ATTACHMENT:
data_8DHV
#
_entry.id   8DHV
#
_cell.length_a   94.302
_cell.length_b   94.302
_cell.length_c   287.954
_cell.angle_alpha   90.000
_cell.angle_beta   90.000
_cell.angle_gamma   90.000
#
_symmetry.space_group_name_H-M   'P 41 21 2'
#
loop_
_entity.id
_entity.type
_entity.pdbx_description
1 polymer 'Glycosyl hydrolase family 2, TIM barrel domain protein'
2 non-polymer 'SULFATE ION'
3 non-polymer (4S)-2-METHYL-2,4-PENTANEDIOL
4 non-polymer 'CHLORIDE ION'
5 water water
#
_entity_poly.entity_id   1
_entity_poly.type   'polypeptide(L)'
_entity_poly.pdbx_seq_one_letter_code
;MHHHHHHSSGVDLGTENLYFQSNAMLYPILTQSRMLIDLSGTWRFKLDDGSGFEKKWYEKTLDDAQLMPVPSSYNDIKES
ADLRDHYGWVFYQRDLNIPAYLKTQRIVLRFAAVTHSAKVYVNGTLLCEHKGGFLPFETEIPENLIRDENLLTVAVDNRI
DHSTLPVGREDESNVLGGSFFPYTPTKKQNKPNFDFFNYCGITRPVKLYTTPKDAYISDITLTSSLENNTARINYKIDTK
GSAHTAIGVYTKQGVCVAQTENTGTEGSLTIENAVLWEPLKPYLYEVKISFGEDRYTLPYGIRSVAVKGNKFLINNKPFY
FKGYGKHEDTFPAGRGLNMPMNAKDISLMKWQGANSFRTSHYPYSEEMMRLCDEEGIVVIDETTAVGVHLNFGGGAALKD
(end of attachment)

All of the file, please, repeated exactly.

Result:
data_8DHV
#
_entry.id   8DHV
#
_cell.length_a   94.302
_cell.length_b   94.302
_cell.length_c   287.954
_cell.angle_alpha   90.000
_cell.angle_beta   90.000
_cell.angle_gamma   90.000
#
_symmetry.space_group_name_H-M   'P 41 21 2'
#
loop_
_entity.id
_entity.type
_entity.pdbx_description
1 polymer 'Glycosyl hydrolase family 2, TIM barrel domain protein'
2 non-polymer 'SULFATE ION'
3 non-polymer (4S)-2-METHYL-2,4-PENTANEDIOL
4 non-polymer 'CHLORIDE ION'
5 water water
#
_entity_poly.entity_id   1
_entity_poly.type   'polypeptide(L)'
_entity_poly.pdbx_seq_one_letter_code
;MHHHHHHSSGVDLGTENLYFQSNAMLYPILTQSRMLIDLSGTWRFKLDDGSGFEKKWYEKTLDDAQLMPVPSSYNDIKES
ADLRDHYGWVFYQRDLNIPAYLKTQRIVLRFAAVTHSAKVYVNGTLLCEHKGGFLPFETEIPENLIRDENLLTVAVDNRI
DHSTLPVGREDESNVLGGSFFPYTPTKKQNKPNFDFFNYCGITRPVKLYTTPKDAYISDITLTSSLENNTARINYKIDTK
GSAHTAIGVYTKQGVCVAQTENTGTEGSLTIENAVLWEPLKPYLYEVKISFGEDRYTLPYGIRSVAVKGNKFLINNKPFY
FKGYGKHEDTFPAGRGLNMPMNAKDISLMKWQGANSFRTSHYPYSEEMMRLCDEEGIVVIDETTAVGVHLNFGGGAALKD